Notwithstanding the MBTA’s protections, over 25% of all U.S. bird species are federally listed under the Endangered Species Act or as Species of Management Concern. During the past 30 years, about one-fifth of the bird species native to the U.S. have declined at rates equal to or exceeding 2.5 percent per year. A trend of this magnitude represents a cumulative decline of more than 50 percent over a span of 30 years. 

Anticipating the court’s ruling, the Department of Defense recently submitted to Congress a sweeping proposal to exempt military activities from the MBTA, along with many other environmental laws. DoD has over 25 million acres of land under its jurisdiction. Since these habitats encompass most of the migratory bird species in the U.S. during some period of the year, the proposed legislation, if enacted, would leave many of the hundreds of migratory bird species vulnerable to wholesale slaughter.

Although the Navy argued to the court that uninterrupted use at FDM is vital, the court noted the testimony of military officers that other facilities exist.

Earthjustice attorney Paul Achitoff commented, “The Navy is not above the law. This case stands as an important reaffirmation of the separation of powers that is a cornerstone of our democracy.”

Earthjustice web site - http://www.earthjustice.org 

Harpy Eagle Gets Boost in Panama 

By Robin Emmott

PANAMA CITY April 30, 2002 (Reuters) — With talons three times more powerful than a Rottweiler's jaws and fierce enough to crush a human arm in a single movement, the harpy eagle is still too weak to survive deforestation, making it one of Latin America's most threatened birds of prey.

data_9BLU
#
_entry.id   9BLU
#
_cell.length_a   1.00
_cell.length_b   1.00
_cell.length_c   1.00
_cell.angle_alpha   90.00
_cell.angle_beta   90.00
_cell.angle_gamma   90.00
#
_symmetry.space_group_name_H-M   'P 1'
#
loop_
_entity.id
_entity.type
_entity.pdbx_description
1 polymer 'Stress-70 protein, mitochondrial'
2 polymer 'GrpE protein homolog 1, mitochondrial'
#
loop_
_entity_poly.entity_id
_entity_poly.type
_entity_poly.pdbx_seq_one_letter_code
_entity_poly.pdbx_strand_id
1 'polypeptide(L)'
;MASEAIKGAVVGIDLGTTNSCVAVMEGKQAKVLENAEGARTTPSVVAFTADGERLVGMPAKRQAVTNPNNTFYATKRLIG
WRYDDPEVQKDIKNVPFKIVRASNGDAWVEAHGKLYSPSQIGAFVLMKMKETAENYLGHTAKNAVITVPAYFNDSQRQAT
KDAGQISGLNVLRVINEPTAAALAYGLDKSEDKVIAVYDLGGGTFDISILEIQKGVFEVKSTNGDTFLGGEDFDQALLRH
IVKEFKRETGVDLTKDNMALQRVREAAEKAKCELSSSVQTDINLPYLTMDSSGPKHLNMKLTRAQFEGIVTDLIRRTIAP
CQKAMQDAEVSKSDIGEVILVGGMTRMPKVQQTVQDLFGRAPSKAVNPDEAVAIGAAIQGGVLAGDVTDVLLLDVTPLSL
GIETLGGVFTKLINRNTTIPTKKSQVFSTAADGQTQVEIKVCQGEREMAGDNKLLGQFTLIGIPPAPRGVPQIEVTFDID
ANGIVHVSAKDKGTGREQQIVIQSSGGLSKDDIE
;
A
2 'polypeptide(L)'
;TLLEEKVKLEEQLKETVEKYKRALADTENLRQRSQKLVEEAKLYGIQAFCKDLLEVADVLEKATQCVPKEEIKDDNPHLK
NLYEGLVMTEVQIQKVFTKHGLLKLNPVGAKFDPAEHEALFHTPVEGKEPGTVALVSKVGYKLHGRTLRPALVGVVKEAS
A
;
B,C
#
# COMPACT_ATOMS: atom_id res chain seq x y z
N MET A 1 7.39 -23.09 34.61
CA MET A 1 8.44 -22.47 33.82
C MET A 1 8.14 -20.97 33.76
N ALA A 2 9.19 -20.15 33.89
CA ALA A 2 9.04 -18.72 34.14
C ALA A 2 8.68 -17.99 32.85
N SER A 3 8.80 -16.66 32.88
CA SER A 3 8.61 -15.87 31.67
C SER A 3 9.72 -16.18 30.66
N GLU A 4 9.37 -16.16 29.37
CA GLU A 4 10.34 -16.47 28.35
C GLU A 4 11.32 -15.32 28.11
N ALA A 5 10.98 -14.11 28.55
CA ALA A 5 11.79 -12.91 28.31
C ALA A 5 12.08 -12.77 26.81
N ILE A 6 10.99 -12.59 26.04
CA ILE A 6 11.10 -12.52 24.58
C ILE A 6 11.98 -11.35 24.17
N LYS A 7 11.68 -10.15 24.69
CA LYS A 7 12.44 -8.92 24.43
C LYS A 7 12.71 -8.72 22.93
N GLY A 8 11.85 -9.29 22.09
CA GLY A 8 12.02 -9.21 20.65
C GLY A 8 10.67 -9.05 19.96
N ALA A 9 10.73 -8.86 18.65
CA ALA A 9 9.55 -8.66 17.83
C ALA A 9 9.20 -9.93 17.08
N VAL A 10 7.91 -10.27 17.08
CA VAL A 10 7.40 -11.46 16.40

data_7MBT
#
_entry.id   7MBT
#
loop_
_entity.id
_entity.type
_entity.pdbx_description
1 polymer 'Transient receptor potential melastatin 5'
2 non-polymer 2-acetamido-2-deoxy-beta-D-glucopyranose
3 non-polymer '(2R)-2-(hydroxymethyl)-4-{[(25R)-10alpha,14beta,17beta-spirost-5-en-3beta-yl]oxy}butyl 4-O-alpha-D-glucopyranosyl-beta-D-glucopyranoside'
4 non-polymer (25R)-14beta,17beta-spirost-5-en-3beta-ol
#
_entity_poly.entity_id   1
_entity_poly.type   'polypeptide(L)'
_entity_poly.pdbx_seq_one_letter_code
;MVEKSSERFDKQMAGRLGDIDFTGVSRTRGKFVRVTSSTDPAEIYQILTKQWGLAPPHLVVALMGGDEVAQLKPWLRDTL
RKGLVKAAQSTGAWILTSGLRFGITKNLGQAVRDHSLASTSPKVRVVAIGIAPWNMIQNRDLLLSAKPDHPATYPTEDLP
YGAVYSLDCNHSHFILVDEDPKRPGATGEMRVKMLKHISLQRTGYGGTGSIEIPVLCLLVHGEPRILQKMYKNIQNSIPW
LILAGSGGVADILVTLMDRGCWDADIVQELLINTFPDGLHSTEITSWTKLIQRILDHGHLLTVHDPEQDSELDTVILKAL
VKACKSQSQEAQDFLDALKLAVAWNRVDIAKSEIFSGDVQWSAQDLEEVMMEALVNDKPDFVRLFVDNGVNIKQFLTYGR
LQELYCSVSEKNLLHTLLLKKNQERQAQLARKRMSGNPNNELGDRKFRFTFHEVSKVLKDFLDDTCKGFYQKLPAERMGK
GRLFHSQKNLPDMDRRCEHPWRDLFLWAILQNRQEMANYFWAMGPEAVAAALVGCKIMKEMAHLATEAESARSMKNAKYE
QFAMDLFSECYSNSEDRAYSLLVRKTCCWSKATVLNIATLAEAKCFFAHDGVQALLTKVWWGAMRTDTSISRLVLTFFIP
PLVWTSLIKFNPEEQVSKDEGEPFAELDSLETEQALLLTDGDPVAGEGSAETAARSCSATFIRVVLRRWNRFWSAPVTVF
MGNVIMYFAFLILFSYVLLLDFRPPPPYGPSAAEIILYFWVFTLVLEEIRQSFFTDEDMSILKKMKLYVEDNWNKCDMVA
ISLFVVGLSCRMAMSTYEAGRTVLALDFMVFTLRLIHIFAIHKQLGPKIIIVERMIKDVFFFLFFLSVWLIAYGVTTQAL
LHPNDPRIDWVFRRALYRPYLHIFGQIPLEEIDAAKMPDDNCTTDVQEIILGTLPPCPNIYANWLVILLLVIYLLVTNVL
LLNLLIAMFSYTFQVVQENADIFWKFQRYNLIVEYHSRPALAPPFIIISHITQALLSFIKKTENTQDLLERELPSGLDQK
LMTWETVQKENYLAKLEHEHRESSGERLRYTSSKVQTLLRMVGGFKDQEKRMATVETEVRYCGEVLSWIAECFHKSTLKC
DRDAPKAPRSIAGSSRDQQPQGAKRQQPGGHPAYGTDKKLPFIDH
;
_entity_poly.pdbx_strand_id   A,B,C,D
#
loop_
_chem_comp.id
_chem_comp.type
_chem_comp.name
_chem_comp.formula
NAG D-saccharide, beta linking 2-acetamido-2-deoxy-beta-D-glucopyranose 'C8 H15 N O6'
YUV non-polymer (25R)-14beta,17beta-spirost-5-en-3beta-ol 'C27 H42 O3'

Fearful the harpy eagle soon will become extinct, the U.S-based World Center for Birds of Prey has set up a leading center in Panama to breed them in captivity and later release them in greater numbers into the wild. 

Near extinction in Mexico and Central America and with dwindling numbers in South America, the harpy eagle is the largest and most powerful bird of prey. 

The size of a small child, with a wingspan of about 7 feet, the graceful predator once numbered in the thousands from southern Mexico down to northern Argentina. Today, fewer than 50 survive in Mexico and Central America and only a few hundred remain across Venezuela, Brazil, Ecuador, Colombia, French Guiana, and northern Argentina, environmentalists say. 

The World Center for Birds of Prey set up Panama's Peregrine Fund on the edge of Panama City late in 2000 with the financial backing of the U.S Agency for International Development. In January, the center saw the birth of a pair of harpy eagle chicks, the first to be born in captivity in Panama, and a second pair was born this month. The fund hopes to breed up to 10 eagles a year over the next 15 years, gradually releasing them throughout Central America. 

"These incredible birds need our help at this critical stage if they are to survive," said Leonardo Salas, Panama's fund director. 

FROM U.S. LAB TO PANAMA JUNGLE 

Known as the great white shark of the bird world, the eagle has suffered heavily as tropical forests have been cut down to make way for economic development. In the past 30 years, about 15 percent of the Brazilian Amazon had been deforested — an area the size of France — according to environmental lobby group Greenpeace. A single harpy bird needs a preying ground about 12 square miles to survive in the wild. 

Poaching also has been a menace to the raptors and has decimated local populations of the bird. 

The Panama fund follows a failed breeding project in the United States. From 1996 to 2000, several attempts were made in Idaho to breed the huge raptors in laboratories, using a controlled, artificial tropical climate. "But only a few eggs hatched, and the birds that were born were too weak to survive in the wild," Salas said.